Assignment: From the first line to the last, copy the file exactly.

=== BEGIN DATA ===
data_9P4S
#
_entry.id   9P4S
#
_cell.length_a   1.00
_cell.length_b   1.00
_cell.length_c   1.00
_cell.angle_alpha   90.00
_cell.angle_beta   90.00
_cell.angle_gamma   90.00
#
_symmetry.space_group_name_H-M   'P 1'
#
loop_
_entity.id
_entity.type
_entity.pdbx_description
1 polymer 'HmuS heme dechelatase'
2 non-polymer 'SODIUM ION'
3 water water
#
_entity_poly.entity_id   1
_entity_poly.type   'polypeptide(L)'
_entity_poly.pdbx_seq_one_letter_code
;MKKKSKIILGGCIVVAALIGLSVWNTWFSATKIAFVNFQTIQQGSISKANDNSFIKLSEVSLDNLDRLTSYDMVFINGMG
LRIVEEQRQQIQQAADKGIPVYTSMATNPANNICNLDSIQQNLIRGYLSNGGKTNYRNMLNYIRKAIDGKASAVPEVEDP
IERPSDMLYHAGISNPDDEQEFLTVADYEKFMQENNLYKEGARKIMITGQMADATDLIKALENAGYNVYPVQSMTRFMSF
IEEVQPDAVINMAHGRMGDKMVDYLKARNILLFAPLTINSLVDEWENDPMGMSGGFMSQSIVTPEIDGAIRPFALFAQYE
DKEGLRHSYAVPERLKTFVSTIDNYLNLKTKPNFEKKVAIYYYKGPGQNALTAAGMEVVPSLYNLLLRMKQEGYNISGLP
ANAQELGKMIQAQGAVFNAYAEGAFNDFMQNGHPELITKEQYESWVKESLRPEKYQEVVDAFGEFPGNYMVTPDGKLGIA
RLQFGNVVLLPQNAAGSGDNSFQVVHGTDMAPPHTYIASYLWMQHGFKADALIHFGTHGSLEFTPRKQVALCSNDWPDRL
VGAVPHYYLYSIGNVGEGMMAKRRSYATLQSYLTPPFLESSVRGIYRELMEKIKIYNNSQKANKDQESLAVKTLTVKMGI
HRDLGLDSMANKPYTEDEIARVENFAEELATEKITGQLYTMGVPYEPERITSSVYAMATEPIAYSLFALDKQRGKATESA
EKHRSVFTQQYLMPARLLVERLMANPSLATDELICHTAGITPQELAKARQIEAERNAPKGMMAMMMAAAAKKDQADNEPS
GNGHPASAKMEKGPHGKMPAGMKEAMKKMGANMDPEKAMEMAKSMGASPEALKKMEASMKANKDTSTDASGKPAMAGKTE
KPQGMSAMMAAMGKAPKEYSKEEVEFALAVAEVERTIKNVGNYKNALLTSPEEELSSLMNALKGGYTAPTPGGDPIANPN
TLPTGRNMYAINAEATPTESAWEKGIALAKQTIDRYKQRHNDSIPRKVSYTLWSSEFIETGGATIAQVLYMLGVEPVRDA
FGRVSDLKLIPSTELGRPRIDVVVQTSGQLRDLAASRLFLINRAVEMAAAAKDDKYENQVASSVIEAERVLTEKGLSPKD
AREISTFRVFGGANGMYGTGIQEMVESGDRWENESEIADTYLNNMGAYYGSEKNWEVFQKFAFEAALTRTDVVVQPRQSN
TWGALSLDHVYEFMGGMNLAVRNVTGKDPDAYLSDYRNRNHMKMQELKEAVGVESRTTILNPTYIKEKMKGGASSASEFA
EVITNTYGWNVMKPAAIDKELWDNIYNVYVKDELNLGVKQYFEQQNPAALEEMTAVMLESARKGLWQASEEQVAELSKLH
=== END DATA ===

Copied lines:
data_9P4S
#
_entry.id   9P4S
#
_cell.length_a   1.00
_cell.length_b   1.00
_cell.length_c   1.00
_cell.angle_alpha   90.00
_cell.angle_beta   90.00
_cell.angle_gamma   90.00
#
_symmetry.space_group_name_H-M   'P 1'
#
loop_
_entity.id
_entity.type
_entity.pdbx_description
1 polymer 'HmuS heme dechelatase'
2 non-polymer 'SODIUM ION'
3 water water
#
_entity_poly.entity_id   1
_entity_poly.type   'polypeptide(L)'
_entity_poly.pdbx_seq_one_letter_code
;MKKKSKIILGGCIVVAALIGLSVWNTWFSATKIAFVNFQTIQQGSISKANDNSFIKLSEVSLDNLDRLTSYDMVFINGMG
LRIVEEQRQQIQQAADKGIPVYTSMATNPANNICNLDSIQQNLIRGYLSNGGKTNYRNMLNYIRKAIDGKASAVPEVEDP
IERPSDMLYHAGISNPDDEQEFLTVADYEKFMQENNLYKEGARKIMITGQMADATDLIKALENAGYNVYPVQSMTRFMSF
IEEVQPDAVINMAHGRMGDKMVDYLKARNILLFAPLTINSLVDEWENDPMGMSGGFMSQSIVTPEIDGAIRPFALFAQYE
DKEGLRHSYAVPERLKTFVSTIDNYLNLKTKPNFEKKVAIYYYKGPGQNALTAAGMEVVPSLYNLLLRMKQEGYNISGLP
ANAQELGKMIQAQGAVFNAYAEGAFNDFMQNGHPELITKEQYESWVKESLRPEKYQEVVDAFGEFPGNYMVTPDGKLGIA
RLQFGNVVLLPQNAAGSGDNSFQVVHGTDMAPPHTYIASYLWMQHGFKADALIHFGTHGSLEFTPRKQVALCSNDWPDRL
VGAVPHYYLYSIGNVGEGMMAKRRSYATLQSYLTPPFLESSVRGIYRELMEKIKIYNNSQKANKDQESLAVKTLTVKMGI
HRDLGLDSMANKPYTEDEIARVENFAEELATEKITGQLYTMGVPYEPERITSSVYAMATEPIAYSLFALDKQRGKATESA
EKHRSVFTQQYLMPARLLVERLMANPSLATDELICHTAGITPQELAKARQIEAERNAPKGMMAMMMAAAAKKDQADNEPS
GNGHPASAKMEKGPHGKMPAGMKEAMKKMGANMDPEKAMEMAKSMGASPEALKKMEASMKANKDTSTDASGKPAMAGKTE
KPQGMSAMMAAMGKAPKEYSKEEVEFALAVAEVERTIKNVGNYKNALLTSPEEELSSLMNALKGGYTAPTPGGDPIANPN
TLPTGRNMYAINAEATPTESAWEKGIALAKQTIDRYKQRHNDSIPRKVSYTLWSSEFIETGGATIAQVLYMLGVEPVRDA
FGRVSDLKLIPSTELGRPRIDVVVQTSGQLRDLAASRLFLINRAVEMAAAAKDDKYENQVASSVIEAERVLTEKGLSPKD
AREISTFRVFGGANGMYGTGIQEMVESGDRWENESEIADTYLNNMGAYYGSEKNWEVFQKFAFEAALTRTDVVVQPRQSN
TWGALSLDHVYEFMGGMNLAVRNVTGKDPDAYLSDYRNRNHMKMQELKEAVGVESRTTILNPTYIKEKMKGGASSASEFA
EVITNTYGWNVMKPAAIDKELWDNIYNVYVKDELNLGVKQYFEQQNPAALEEMTAVMLESARKGLWQASEEQVAELSKLH